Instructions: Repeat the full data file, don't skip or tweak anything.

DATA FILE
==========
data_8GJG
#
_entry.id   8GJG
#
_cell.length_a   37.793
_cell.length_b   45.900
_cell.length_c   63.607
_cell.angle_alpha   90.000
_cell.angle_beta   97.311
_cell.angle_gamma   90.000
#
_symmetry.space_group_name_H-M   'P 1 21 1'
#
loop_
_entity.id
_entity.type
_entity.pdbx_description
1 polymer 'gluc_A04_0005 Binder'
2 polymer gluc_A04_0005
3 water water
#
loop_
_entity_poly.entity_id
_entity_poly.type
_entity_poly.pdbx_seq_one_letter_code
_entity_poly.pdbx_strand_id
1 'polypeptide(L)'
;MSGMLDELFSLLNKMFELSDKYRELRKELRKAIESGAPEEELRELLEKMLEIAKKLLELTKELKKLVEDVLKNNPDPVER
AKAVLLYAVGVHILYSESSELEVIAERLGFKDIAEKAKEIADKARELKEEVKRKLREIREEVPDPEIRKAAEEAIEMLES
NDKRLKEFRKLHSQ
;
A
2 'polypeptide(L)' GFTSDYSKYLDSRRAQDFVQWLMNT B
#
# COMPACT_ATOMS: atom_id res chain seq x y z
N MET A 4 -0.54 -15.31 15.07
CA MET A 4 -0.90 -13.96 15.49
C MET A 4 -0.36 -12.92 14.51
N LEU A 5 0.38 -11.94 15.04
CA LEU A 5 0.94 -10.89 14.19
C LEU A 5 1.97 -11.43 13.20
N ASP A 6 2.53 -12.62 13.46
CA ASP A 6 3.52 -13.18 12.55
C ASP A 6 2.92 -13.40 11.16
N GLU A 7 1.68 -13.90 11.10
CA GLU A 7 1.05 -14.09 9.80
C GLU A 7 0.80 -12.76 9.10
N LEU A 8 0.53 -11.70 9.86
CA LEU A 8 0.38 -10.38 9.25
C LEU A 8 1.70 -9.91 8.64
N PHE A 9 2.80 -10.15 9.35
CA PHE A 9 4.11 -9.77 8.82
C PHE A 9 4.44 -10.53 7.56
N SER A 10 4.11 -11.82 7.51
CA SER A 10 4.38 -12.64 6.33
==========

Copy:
data_8GJG
#
_entry.id   8GJG
#
_cell.length_a   37.793
_cell.length_b   45.900
_cell.length_c   63.607
_cell.angle_alpha   90.000
_cell.angle_beta   97.311
_cell.angle_gamma   90.000
#
_symmetry.space_group_name_H-M   'P 1 21 1'
#
loop_
_entity.id
_entity.type
_entity.pdbx_description
1 polymer 'gluc_A04_0005 Binder'
2 polymer gluc_A04_0005
3 water water
#
loop_
_entity_poly.entity_id
_entity_poly.type
_entity_poly.pdbx_seq_one_letter_code
_entity_poly.pdbx_strand_id
1 'polypeptide(L)'
;MSGMLDELFSLLNKMFELSDKYRELRKELRKAIESGAPEEELRELLEKMLEIAKKLLELTKELKKLVEDVLKNNPDPVER
AKAVLLYAVGVHILYSESSELEVIAERLGFKDIAEKAKEIADKARELKEEVKRKLREIREEVPDPEIRKAAEEAIEMLES
NDKRLKEFRKLHSQ
;
A
2 'polypeptide(L)' GFTSDYSKYLDSRRAQDFVQWLMNT B
#
# COMPACT_ATOMS: atom_id res chain seq x y z
N MET A 4 -0.54 -15.31 15.07
CA MET A 4 -0.90 -13.96 15.49
C MET A 4 -0.36 -12.92 14.51
N LEU A 5 0.38 -11.94 15.04
CA LEU A 5 0.94 -10.89 14.19
C LEU A 5 1.97 -11.43 13.20
N ASP A 6 2.53 -12.62 13.46
CA ASP A 6 3.52 -13.18 12.55
C ASP A 6 2.92 -13.40 11.16
N GLU A 7 1.68 -13.90 11.10
CA GLU A 7 1.05 -14.09 9.80
C GLU A 7 0.80 -12.76 9.10
N LEU A 8 0.53 -11.70 9.86
CA LEU A 8 0.38 -10.38 9.25
C LEU A 8 1.70 -9.91 8.64
N PHE A 9 2.80 -10.15 9.35
CA PHE A 9 4.11 -9.77 8.82
C PHE A 9 4.44 -10.53 7.56
N SER A 10 4.11 -11.82 7.51
CA SER A 10 4.38 -12.64 6.33